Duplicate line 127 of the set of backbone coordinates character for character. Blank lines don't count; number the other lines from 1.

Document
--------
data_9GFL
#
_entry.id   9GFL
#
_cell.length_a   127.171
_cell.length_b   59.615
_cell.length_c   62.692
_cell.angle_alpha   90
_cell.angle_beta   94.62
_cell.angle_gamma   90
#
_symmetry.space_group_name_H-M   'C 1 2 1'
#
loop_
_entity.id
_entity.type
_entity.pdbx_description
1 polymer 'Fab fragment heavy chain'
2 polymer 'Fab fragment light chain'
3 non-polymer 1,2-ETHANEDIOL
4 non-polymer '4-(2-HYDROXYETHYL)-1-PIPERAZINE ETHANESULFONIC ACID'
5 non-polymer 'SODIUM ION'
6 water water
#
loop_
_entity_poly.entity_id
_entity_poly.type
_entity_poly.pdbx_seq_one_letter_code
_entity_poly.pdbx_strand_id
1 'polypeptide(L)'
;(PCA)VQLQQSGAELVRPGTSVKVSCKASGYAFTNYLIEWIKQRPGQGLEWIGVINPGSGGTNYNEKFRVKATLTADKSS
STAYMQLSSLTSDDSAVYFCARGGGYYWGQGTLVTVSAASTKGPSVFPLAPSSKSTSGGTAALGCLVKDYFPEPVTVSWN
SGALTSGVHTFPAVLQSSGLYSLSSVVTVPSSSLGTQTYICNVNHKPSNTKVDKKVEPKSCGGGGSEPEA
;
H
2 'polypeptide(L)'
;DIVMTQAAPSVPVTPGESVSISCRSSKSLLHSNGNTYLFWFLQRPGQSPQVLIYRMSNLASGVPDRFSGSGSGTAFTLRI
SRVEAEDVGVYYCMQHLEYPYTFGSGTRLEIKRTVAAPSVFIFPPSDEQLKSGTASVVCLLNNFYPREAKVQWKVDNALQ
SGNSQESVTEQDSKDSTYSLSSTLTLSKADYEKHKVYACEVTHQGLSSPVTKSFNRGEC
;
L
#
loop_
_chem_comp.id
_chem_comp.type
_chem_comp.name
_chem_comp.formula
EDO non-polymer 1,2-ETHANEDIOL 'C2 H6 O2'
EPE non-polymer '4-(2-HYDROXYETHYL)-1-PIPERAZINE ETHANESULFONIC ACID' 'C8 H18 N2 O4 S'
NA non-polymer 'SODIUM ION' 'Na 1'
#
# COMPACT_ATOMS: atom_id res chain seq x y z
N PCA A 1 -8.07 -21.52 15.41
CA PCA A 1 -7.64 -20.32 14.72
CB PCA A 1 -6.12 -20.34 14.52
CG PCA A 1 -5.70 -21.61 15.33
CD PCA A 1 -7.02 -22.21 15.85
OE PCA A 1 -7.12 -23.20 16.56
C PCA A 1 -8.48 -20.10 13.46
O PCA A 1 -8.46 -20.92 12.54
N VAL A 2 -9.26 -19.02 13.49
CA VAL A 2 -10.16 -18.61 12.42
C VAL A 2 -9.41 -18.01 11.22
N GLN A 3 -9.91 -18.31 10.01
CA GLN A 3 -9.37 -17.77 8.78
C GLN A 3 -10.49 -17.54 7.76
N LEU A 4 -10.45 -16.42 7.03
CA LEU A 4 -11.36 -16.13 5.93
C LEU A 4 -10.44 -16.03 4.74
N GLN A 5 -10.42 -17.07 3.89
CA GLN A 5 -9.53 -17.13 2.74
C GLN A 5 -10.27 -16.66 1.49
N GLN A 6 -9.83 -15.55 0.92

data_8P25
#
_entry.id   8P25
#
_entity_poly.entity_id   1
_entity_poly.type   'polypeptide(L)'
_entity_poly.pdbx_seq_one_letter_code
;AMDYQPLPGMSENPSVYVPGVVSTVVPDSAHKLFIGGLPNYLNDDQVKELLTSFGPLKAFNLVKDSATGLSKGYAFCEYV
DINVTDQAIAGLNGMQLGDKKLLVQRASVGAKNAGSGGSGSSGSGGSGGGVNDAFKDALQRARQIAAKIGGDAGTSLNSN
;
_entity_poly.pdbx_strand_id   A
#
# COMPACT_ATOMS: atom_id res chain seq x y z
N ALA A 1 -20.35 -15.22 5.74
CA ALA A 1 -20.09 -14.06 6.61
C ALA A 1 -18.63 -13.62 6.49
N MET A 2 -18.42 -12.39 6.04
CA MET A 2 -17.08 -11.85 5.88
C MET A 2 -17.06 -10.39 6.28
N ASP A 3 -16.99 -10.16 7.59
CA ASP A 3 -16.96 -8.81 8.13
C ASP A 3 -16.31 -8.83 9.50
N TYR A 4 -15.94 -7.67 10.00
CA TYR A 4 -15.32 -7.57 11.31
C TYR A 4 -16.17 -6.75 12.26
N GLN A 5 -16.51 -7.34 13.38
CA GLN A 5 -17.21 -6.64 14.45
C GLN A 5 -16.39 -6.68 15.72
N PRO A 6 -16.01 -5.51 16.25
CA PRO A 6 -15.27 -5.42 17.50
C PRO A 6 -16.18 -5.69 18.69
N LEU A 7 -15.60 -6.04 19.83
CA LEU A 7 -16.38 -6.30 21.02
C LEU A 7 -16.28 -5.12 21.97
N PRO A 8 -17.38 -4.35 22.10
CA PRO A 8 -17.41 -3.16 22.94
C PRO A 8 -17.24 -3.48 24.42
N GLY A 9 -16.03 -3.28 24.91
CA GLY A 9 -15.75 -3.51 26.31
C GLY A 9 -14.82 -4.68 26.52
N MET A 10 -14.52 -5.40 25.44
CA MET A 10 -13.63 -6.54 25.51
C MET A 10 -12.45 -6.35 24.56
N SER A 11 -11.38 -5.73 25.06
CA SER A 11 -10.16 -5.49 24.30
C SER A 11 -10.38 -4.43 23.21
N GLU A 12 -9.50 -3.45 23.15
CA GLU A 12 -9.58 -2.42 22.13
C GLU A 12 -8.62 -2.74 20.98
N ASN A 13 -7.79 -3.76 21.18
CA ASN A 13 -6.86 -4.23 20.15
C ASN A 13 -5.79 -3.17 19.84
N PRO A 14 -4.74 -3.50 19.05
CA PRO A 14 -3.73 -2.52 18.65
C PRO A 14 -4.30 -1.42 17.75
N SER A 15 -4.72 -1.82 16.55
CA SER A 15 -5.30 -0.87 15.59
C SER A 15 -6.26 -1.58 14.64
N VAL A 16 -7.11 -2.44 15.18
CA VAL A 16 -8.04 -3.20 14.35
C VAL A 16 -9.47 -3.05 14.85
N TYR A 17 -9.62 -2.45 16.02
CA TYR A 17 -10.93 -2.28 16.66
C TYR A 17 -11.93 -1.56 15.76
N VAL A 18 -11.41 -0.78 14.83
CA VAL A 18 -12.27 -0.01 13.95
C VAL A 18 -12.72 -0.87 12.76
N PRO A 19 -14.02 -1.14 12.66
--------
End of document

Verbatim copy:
CA PRO A 14 -3.73 -2.52 18.65